The idea of turning American youth into American Indians, but only "the best Indians," was conceived by naturalist and writer Ernest Thompson Seton in 1901, the same year Hemingway saw Pawnee Bill, "the White Chief of the Pawnees." Determined to protect his estate in Cos Cob, Connecticut and its wildlife from marauding teenagers, Seton invited the local boys for a weekend of camping. They readily embraced Seton's offer to teach them Indian ways, and so began both the restructuring of their personal values and the Woodcraft League of America. In 1902, Seton began to refine his idea in a series of monthly columns for the Ladies Home Journal called "Ernest Thompson Seton's Boys," directed primarily at readers under the age of fourteen (Keller 163-65; Seton, July 1902, 17). By 1910, when the Boy Scouts of America was incorporated, the Woodcraft Indians enjoyed a nationwide membership of 100,000 and had already become the basis for Robert Baden Powell's British Boy Scouts, as well as several American boys' organizations (Keller 169-70).(1)
Seton originally targeted boys between twelve and twenty for the Woodcraft Indians. Tribes were run democratically with the assistance of older boys, who could become Guides at age eighteen, and adult advisors, known first as "Medicine Men" and later as "Head Guides" (Seton, Manual 10-11; Seton, Woodcraft 20). Seton formulated his original program of activities in consultation with Dr. Charles Eastman, a Lakota graduate of the Boston University Medical School (Keller 164). One of the most visible examples of the "civilized Indian" and a prime spokesmen for Indian assimilation into white culture, in 1902 Eastman published his first book, Indian Boyhood. A testament to Eastman's pride in his Lakota heritage, the book had already been serialized in St. Nicholas: An Illustrated Magazine for Young Folks (Wilson 131).(2)
Although no evidence suggests that Ernest Hemingway was a member of the Woodcraft Indians, his personal library did include the 1917 edition of Seton's organizational bible, The Woodcraft Manual for Boys,(3) and the 1918 British pamphlet, Woodcraft, in which Seton and unnamed editors delineated the progressive evolutionist philosophy of child development at the heart of the Woodcraft movement (Reynolds 180-81).(4) The date of the manual may be significant. In 1917, Hemingway could have qualified as a Guide, although ultimately, it was his sister Marcelline who, as a Camp Fire leader in the early 1920s, would follow her father and grandfather's footsteps in youth work (National Portrait Gallery).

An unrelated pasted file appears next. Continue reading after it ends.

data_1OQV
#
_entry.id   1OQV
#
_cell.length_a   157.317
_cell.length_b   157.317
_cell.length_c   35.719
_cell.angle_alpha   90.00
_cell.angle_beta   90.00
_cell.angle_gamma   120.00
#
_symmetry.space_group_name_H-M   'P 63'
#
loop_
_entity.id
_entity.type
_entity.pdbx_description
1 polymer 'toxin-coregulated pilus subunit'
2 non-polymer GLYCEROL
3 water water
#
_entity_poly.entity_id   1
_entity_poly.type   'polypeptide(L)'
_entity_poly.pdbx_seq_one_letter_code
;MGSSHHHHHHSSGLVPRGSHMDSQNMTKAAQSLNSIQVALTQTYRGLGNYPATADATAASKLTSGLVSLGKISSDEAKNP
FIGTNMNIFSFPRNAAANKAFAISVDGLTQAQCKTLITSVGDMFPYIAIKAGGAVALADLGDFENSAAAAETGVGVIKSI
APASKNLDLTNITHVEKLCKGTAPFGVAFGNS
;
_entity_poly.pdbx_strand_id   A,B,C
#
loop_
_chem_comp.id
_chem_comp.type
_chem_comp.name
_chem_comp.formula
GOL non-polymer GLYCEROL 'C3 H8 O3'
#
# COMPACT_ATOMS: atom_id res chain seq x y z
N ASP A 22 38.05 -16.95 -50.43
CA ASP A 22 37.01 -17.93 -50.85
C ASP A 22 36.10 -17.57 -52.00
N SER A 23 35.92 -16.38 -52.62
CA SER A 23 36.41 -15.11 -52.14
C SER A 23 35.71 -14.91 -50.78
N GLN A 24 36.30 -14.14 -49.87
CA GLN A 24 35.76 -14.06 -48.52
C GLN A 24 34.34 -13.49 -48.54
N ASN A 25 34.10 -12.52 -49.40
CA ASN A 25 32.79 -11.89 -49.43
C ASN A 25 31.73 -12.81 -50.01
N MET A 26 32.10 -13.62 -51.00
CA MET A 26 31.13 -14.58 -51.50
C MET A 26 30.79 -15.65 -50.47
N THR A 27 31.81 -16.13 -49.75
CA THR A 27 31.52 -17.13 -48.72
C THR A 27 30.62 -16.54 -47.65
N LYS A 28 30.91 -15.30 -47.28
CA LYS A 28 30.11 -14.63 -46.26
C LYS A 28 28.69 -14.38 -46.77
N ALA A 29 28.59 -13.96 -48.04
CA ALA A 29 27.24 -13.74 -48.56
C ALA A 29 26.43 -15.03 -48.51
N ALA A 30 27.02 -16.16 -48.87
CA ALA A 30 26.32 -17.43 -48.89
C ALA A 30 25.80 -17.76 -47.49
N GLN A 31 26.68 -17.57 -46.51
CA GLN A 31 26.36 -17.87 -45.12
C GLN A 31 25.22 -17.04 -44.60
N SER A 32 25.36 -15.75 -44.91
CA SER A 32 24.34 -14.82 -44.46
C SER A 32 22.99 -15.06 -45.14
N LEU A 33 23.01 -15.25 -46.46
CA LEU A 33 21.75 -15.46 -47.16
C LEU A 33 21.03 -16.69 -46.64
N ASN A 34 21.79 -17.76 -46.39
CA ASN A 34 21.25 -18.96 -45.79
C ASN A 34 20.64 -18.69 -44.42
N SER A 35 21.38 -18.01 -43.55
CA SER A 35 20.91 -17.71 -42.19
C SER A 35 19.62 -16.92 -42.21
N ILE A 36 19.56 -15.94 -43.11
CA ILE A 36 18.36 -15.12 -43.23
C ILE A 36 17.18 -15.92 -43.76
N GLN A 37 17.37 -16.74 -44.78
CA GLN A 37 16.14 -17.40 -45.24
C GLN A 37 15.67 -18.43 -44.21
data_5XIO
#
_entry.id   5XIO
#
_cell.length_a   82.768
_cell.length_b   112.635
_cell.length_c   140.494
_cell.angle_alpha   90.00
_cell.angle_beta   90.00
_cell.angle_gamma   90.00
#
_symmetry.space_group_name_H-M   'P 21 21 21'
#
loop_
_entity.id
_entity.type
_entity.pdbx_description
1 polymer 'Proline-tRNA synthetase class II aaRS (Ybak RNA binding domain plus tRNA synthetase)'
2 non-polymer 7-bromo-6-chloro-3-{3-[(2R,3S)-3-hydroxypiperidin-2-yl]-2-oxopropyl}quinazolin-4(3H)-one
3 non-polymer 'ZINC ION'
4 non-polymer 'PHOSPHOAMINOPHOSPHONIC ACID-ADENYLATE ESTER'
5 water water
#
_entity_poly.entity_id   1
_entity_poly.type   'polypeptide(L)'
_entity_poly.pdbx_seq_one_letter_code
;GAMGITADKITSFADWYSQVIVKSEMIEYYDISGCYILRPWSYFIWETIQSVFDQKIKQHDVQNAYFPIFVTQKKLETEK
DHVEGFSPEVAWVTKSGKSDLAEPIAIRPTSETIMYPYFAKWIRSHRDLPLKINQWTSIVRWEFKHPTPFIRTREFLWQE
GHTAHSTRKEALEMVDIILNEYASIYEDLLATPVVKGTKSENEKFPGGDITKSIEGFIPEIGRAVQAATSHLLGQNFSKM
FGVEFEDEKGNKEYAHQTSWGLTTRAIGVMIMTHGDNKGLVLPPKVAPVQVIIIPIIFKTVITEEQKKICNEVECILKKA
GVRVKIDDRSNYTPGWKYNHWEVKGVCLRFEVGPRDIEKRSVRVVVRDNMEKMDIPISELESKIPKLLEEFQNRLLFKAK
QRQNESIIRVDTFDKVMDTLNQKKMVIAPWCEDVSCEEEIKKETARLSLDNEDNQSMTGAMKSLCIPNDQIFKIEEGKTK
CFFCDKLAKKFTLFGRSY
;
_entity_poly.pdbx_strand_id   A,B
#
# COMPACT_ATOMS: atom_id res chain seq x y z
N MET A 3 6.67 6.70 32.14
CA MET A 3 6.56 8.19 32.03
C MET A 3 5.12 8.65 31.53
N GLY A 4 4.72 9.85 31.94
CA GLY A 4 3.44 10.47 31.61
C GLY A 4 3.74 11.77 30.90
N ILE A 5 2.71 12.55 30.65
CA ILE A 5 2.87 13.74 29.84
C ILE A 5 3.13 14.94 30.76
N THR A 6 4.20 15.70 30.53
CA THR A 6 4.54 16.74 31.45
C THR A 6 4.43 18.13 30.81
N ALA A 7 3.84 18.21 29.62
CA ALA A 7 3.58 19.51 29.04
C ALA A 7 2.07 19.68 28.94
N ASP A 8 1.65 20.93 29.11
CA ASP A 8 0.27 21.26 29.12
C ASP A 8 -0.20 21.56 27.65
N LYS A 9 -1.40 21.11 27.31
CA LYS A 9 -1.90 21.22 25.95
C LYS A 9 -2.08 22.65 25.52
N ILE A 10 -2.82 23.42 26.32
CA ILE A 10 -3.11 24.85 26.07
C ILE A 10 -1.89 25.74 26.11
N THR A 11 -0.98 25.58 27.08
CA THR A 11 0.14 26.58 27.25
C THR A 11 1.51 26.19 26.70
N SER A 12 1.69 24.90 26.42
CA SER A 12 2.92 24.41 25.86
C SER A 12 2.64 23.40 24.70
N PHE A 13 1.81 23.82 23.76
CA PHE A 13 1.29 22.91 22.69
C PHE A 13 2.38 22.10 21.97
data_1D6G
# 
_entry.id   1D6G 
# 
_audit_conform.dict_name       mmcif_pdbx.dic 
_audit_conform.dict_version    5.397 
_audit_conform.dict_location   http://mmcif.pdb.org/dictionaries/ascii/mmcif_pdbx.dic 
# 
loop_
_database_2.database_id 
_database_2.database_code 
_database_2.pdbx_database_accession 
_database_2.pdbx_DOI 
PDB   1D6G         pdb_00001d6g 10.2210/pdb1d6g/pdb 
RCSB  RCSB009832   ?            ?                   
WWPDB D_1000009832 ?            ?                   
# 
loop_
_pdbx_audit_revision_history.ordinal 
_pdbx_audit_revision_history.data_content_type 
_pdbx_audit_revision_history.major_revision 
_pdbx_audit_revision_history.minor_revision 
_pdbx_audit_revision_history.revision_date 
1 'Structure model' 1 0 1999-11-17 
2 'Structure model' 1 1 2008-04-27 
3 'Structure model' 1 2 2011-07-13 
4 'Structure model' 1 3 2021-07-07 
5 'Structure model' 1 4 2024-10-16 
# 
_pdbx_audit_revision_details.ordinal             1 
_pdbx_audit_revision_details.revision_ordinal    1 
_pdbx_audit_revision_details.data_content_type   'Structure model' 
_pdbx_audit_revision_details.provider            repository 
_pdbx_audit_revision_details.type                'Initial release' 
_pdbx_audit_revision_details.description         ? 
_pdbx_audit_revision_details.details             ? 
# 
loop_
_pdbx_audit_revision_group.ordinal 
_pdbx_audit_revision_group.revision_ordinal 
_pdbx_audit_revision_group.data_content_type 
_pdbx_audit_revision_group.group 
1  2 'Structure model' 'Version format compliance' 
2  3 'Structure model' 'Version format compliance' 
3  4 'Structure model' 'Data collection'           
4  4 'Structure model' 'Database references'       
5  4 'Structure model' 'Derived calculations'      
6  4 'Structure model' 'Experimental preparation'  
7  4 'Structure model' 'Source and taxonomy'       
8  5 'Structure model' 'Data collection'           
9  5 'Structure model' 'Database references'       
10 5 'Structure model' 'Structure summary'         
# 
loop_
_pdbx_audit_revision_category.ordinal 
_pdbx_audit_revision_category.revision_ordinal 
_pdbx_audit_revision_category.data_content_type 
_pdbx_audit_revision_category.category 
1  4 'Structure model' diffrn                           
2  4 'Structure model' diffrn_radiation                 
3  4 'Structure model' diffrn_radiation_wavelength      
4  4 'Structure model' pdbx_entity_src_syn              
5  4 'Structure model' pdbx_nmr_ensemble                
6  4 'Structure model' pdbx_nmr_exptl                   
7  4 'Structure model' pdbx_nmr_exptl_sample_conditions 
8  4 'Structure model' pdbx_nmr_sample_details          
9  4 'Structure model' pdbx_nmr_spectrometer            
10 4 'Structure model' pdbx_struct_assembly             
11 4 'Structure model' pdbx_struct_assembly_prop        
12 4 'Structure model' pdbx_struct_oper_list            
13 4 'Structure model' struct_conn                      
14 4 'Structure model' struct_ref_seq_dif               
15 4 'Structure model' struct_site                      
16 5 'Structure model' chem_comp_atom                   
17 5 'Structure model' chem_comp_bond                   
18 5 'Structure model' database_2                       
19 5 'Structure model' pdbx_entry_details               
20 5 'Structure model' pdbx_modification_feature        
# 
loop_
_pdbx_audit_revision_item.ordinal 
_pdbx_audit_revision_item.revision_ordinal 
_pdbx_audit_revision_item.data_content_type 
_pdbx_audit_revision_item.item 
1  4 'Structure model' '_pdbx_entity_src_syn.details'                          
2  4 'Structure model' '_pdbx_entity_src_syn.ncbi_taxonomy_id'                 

Altogether, Hemingway owned six individual titles by Ernest Thompson Seton, published between 1909 and 1921, and a set of collected works published in 1927 as The Library of Pioneering and Woodcraft. The total ranks Seton among Hemingway's favorite writers, a company including Turgenev, Mark Twain, Ezra Pound, and naturalist William Henry Hudson. Hemingway's books by Seton span the range of his writing--children's fiction, animal lore, and practical woodcraft--and together provide important insight into the anti-nationalist and anti-materialist value structure that grounded the Woodcraft organization. Seton's philosophy, placing true civilization in the realm of the primitive, is most succinctly stated in his signed Preface to the 1915 edition of The Woodcraft Manual: "It was Woodcraft that originally constructed man out of brutish material, and Woodcraft may well save him from decay" (v).